Platinum Partners hedge fund executives are charged in $1-billion fraud case

A platform owned by the Black Elk oil exploration company in the Gulf of Mexico caught fire after an explosion in 2012.
(Gerald Herbert / Associated Press)

Hedge fund executives were charged Monday in a $1-billion fraud case linked to a deadly oil rig explosion in the Gulf of Mexico.

Officials with Platinum Partners face charges that they lied to investors about the performance of a fund that ran into trouble when one of its assets, the Black Elk oil exploration company, had a rig explode in 2012 near the Louisiana coast. Three people died in the blast.

Mark Nordlicht, Platinum Partners’ chief investment officer, pleaded not guilty to securities fraud conspiracy and other offenses in federal court in Brooklyn, N.Y. He and six other people, including the former chief financial officer at Black Elk, were named in an indictment that details an alleged scheme that cheated investors out of $1 billion.

Authorities accused Platinum Partners of falsely reporting an average of 17% returns while collecting more than $100 million in fees during the conspiracy. When investors began to ask for their money back, the hedge fund paid them with new investments and internal loans, U.S. Atty. Robert Capers said at a news conference Monday.


“There is a Ponzi-esque portion to this scheme,” Capers said. 

There was no immediate response to a message seeking comment from Nordlicht’s attorney. Platinum Partners representatives did not immediately respond to a request for comment.

After the oil rig explosion, Black Elk “was under severe stress and lacked the necessary cash flow and profits to justify Platinum’s $282-million valuation,” the indictment says. It says the company struggled to “to find the liquidity to pay redemptions, in large part due to the overvaluation of Black Elk.” 

The evidence includes emails between Nordlicht and others that “illustrated their knowledge and awareness of the fraudulent scheme perpetrated on Platinum’s investors and prospective investors,” the indictment says.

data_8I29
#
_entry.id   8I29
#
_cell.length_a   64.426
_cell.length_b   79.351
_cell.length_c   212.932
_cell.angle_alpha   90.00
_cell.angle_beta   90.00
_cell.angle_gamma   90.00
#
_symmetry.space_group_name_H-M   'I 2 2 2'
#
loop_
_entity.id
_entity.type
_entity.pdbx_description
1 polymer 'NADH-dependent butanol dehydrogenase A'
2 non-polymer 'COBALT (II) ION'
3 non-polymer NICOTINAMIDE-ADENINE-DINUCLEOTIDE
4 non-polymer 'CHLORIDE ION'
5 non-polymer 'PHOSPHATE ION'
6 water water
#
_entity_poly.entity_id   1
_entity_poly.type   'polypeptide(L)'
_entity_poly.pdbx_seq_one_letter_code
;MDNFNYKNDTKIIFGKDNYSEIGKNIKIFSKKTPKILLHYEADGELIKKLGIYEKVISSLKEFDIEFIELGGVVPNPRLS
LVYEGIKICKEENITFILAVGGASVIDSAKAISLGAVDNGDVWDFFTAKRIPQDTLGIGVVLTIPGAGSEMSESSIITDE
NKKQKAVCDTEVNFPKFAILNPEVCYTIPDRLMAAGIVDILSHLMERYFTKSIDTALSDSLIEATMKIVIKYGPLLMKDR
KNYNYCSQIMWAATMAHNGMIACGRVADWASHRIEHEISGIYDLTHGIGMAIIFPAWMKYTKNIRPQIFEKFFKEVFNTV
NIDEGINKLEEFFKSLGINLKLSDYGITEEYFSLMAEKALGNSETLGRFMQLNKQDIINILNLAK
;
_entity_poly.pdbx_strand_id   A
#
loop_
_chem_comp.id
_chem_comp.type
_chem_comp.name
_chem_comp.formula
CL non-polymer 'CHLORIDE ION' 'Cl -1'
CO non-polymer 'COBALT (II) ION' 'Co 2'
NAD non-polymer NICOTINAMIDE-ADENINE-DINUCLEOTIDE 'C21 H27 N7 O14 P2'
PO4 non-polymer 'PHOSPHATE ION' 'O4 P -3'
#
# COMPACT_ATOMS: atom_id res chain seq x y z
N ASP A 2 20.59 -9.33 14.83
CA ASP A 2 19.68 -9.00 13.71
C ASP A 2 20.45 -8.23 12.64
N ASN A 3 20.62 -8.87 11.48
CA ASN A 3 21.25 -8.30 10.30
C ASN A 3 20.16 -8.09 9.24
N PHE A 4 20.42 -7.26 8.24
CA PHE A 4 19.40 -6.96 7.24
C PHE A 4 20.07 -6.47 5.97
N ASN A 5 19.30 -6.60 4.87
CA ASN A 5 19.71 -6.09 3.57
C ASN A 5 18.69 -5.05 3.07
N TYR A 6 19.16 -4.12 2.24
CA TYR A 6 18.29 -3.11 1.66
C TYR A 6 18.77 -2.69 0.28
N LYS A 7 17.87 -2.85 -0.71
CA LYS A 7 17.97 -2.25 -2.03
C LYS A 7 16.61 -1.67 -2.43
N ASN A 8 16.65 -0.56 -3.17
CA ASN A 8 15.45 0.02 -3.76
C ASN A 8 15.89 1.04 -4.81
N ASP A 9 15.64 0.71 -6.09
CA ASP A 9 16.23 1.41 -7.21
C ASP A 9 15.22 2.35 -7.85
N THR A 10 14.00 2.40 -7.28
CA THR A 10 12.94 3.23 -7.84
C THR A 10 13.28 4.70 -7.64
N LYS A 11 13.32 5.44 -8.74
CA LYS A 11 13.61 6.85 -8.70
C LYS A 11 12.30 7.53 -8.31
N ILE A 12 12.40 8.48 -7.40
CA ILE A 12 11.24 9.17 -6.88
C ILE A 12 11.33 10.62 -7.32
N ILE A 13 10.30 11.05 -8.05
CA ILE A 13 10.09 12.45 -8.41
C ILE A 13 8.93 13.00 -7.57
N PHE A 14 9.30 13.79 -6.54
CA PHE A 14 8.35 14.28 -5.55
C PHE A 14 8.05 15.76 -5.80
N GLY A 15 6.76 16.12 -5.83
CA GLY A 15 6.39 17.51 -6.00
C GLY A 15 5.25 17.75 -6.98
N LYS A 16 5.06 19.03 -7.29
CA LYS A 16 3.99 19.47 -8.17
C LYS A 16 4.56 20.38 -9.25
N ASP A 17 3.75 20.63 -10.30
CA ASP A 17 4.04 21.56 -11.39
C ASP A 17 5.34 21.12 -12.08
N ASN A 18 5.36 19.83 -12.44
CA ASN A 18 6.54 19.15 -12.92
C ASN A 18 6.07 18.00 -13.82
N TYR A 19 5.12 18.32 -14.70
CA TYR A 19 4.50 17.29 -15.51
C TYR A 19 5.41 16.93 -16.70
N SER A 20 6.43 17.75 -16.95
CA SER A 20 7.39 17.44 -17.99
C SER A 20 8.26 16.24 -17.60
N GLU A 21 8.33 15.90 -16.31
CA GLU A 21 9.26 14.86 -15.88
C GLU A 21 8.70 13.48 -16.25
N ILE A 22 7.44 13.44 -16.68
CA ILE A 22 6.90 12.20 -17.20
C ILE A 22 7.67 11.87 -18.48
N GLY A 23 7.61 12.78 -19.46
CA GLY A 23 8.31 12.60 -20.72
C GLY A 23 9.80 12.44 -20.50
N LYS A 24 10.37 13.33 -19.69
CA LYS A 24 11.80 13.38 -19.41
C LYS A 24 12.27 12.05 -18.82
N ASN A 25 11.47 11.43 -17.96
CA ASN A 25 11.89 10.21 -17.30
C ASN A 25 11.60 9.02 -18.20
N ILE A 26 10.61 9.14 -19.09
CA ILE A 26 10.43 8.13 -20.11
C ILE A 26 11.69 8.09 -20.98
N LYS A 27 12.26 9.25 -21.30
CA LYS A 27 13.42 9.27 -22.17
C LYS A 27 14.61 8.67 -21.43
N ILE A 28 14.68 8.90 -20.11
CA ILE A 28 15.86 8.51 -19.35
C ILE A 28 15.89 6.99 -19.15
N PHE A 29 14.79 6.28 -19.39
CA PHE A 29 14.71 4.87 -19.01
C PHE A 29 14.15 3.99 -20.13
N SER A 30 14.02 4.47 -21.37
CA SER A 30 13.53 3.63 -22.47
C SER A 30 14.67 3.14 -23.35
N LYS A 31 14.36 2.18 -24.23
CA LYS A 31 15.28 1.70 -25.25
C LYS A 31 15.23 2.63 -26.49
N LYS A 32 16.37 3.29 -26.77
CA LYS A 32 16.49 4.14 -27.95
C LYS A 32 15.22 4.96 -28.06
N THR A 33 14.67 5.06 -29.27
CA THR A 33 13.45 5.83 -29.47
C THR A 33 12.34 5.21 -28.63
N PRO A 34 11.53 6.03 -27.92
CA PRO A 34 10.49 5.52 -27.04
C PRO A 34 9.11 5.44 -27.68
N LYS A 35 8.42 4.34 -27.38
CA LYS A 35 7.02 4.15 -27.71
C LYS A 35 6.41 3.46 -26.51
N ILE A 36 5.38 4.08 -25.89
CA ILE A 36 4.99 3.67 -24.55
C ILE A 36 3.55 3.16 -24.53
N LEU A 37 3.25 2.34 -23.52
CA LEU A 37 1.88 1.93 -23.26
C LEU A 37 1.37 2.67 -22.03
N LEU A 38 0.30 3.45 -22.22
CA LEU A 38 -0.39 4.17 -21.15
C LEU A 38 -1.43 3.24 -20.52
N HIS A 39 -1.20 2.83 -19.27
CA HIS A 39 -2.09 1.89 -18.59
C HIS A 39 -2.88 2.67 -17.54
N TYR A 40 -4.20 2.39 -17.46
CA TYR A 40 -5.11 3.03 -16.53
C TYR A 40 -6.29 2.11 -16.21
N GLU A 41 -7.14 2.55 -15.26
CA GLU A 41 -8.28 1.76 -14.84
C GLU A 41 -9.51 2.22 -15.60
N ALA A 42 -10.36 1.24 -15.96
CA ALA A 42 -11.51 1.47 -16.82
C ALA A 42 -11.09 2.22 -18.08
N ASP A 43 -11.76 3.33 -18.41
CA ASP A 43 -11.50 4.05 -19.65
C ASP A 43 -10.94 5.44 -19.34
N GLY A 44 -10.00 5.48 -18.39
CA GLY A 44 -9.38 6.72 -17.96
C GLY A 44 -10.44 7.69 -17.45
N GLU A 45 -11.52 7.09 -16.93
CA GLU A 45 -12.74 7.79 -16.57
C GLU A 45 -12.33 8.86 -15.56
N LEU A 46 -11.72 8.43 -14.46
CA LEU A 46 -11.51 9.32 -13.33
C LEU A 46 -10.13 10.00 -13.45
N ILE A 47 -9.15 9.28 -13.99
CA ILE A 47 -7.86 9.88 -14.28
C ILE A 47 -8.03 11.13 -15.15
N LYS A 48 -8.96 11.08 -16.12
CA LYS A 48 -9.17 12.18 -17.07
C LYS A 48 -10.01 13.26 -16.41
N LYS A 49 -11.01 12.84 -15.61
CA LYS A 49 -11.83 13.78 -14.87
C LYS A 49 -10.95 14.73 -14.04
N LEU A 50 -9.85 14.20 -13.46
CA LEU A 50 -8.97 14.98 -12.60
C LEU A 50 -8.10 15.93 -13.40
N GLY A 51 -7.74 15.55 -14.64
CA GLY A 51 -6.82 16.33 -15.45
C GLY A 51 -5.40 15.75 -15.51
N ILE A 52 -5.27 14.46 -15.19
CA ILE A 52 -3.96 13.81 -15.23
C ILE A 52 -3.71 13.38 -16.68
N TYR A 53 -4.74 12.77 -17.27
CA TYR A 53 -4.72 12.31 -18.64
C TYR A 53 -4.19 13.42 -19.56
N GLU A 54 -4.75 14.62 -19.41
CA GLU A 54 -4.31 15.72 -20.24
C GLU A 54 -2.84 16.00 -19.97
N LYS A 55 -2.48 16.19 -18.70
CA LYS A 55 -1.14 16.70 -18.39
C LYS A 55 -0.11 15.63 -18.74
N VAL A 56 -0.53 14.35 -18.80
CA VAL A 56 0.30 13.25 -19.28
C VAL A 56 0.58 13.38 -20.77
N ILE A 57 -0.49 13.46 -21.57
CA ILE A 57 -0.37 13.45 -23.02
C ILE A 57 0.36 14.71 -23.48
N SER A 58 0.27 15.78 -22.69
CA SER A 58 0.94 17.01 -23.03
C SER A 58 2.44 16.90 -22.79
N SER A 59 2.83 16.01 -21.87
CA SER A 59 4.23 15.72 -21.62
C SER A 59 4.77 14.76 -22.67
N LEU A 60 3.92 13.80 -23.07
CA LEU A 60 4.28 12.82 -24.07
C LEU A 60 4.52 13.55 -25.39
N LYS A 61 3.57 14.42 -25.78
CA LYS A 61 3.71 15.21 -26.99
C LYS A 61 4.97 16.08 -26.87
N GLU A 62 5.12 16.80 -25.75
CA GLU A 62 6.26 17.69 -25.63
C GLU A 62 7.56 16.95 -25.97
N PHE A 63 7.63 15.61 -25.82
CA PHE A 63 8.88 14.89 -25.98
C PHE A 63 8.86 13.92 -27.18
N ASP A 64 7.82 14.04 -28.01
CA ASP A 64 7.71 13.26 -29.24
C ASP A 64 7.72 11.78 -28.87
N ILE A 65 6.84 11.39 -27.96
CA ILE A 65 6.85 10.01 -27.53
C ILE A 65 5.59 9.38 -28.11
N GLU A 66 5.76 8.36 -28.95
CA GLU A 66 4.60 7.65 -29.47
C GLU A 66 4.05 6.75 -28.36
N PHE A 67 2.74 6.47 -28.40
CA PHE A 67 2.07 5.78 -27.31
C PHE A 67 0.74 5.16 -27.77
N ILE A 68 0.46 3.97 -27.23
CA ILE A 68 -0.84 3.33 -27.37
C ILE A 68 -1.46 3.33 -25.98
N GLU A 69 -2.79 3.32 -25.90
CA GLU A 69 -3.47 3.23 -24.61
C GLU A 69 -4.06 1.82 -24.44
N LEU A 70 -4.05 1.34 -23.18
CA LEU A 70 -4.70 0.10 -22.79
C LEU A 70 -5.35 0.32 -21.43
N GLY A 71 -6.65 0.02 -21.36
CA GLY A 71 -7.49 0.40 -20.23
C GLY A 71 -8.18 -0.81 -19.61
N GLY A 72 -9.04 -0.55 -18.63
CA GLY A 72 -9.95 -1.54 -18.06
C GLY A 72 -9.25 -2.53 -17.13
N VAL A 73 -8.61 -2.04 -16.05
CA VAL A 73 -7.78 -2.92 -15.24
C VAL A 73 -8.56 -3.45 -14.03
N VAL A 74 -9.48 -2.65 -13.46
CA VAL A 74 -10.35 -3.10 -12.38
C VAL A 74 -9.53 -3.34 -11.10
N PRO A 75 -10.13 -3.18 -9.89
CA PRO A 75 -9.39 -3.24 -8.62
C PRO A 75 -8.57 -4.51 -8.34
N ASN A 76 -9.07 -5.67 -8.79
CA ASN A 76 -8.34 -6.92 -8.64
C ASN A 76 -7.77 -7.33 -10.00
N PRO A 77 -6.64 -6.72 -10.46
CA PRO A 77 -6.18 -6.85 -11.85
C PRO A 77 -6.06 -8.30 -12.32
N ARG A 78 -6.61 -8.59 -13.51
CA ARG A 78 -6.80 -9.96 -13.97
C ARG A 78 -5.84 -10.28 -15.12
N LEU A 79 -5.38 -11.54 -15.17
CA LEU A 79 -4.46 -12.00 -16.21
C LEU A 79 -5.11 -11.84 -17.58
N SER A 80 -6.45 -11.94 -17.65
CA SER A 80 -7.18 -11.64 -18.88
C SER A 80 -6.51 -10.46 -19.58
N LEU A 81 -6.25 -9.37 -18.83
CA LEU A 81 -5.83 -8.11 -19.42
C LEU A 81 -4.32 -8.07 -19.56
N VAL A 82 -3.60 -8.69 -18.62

As the New York hedge fund began to go under in December 2015, Nordlicht wrote that he was thinking about using $7.5 million from a second mortgage on his home to try to keep it afloat, the papers say. They say he also was considering fleeing the country.

“Am on my way to JFK with the kids for their 6 p.m. flight to Israel,” he wrote in one email, according to the indictment. “My wife is literally making me get on Israel flight if we don’t connect and agree what we are doing.”

One of his cohorts responded: “You should get on the flight if there is no bridge [loan], probably even if there is.”

Another Platinum Partners executive, Murray Huberfeld, was arrested in an unrelated case last spring and charged with paying kickbacks to the head of the union that represents New York City jail guards in exchange for investments.


Former Correction Officers’ Benevolent Assn. President Norman Seabrook pleaded not guilty last year to charges he steered $20 million in union pension money to Platinum Partners in 2014 in exchange for a $60,000 bribe. 

The Black Elk platform was located about 17 miles from Grand Isle, La., in about 50 feet of water. It was shut down for maintenance and was not producing oil at the time of the Nov. 16, 2012, explosion. 


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2:35 p.m.: This article was updated with Mark Nordlicht’s not-guilty plea. 


10:55 a.m.: This article was updated with details from a news conference.

This article was originally published at 10:40 a.m.